A Maryland man is dead after receiving an organ transplant from a donor infected with rabies. It’s an awful story that doesn’t seem to have a simple solution and could have a higher death toll. The donor was not suspected of having the infectious disease and his or her organs were given to three other individuals as well, who are now being treated with anti-rabies shots.
The main question out of this tragedy is whether or not hospitals should be testing every organ donor for rabies. Ideally, each donor would be tested for everything under the sun to make sure that recipients had the best chance of surviving. But the sad reality is that every minute in important when transferring organs and there might not be enough time to check everything.
So just how big of a problem is rabies in humans? Is it prevalent enough that doctors should be testing for it in every circumstance, even when it’s not suspected?
According to the World Health Organization, there are about 55,000 deaths to rabies around the world every year. As is widely known, the disease is normally transferred to humans through animal bites. The testing used to diagnose rabies in humans is extensive and time-consuming, which is why health officials normally try to diagnose the disease in the animal thought to transmit it first before even attempting to run tests on a human.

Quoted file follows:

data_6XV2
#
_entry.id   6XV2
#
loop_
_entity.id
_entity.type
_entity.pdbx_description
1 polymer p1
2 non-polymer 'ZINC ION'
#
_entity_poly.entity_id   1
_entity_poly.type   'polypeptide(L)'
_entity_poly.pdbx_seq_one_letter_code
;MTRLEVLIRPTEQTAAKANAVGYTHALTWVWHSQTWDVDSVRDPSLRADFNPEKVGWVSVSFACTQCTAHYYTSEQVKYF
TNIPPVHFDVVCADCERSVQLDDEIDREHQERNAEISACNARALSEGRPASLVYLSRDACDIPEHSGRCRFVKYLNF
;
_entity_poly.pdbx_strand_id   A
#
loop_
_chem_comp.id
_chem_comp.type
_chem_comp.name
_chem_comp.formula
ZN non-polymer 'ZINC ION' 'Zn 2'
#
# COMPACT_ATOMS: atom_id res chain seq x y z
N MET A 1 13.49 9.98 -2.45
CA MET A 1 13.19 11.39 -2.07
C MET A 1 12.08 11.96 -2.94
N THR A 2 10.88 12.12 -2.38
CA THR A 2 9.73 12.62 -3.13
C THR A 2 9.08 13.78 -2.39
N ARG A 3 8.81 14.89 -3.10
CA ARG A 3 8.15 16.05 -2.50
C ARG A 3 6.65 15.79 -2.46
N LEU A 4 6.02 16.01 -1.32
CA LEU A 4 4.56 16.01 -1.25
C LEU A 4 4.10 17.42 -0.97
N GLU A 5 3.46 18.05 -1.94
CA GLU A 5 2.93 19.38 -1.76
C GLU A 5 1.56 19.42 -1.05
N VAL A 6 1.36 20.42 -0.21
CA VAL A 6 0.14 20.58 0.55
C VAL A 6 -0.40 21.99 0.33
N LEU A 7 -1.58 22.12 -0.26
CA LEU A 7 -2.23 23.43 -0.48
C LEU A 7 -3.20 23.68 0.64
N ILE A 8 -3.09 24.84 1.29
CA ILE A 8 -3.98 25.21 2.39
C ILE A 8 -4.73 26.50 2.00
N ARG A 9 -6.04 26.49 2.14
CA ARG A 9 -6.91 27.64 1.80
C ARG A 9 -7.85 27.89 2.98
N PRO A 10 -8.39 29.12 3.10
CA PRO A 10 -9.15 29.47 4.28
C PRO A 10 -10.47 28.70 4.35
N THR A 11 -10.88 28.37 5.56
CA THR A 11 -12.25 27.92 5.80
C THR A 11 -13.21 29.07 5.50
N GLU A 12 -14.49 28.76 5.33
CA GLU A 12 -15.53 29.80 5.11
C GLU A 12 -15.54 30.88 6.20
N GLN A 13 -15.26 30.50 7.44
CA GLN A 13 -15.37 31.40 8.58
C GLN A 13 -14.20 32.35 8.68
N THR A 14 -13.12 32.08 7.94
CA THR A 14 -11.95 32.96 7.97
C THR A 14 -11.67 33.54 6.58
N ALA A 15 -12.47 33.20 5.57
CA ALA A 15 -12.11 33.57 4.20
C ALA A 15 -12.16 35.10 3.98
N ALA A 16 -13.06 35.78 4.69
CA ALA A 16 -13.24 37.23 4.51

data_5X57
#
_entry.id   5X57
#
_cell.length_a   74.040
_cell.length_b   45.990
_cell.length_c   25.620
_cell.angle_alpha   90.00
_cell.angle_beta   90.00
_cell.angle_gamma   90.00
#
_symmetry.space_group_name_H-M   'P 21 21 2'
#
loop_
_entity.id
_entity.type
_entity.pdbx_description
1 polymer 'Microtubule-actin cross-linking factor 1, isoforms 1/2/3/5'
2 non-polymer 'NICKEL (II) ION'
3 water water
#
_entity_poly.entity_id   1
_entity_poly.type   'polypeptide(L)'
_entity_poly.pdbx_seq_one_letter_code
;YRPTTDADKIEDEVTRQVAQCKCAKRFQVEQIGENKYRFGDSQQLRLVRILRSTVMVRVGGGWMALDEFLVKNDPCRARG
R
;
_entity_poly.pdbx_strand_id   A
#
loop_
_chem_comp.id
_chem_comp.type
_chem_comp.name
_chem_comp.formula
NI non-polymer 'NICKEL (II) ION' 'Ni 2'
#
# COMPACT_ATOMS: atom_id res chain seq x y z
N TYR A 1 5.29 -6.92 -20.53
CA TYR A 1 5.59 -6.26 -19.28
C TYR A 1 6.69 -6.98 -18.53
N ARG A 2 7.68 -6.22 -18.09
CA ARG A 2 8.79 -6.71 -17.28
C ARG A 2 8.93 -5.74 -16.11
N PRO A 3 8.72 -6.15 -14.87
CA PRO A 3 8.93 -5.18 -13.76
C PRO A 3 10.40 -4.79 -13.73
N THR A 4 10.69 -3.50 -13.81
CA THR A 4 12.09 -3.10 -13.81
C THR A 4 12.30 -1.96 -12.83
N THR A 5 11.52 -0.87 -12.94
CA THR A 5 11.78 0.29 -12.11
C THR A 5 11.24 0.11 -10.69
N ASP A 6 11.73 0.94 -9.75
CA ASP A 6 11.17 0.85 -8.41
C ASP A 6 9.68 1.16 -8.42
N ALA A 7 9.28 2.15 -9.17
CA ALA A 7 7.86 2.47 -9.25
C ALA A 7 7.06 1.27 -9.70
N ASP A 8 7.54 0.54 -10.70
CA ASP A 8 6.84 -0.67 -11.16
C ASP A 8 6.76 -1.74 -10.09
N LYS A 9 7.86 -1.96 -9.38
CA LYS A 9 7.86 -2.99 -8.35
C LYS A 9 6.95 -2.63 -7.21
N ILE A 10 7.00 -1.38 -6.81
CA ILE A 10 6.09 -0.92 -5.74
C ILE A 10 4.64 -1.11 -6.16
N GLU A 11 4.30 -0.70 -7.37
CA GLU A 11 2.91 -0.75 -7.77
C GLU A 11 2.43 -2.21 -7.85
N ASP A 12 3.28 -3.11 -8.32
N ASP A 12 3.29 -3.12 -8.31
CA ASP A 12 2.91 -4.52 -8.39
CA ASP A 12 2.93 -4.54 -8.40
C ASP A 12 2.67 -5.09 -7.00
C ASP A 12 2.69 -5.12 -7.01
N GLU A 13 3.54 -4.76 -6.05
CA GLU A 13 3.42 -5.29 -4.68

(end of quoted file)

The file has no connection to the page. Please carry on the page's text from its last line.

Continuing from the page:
In the United States, the Centers for Disease Control say that there are approximately 40,000 cases of year where treatment for rabies is given to people who suffer from animal bites. While the majority of rabies infections are thought to be in wild animals, humans are more likely to come into contact with the disease through domesticated pets. However, even with this high infection rate of an extremely deadly disease, fatalities of rabies in the US are extremely rare. Since the 1990s, there’s only been one or two rabies deaths a year in America.
While the story of this Maryland man’s death is extremely tragic, it sounds like a horrible accident, and one that really couldn’t have been prevented. If rabies wasn’t suspected in the donor’s death and no animal bite was originally reported, the hospital had no cause to run the extensive tests needed to determine the presence of the rabies virus before donating the organs.
We can only hope that the other organ recipients will respond well to treatment and survive the horrible incident.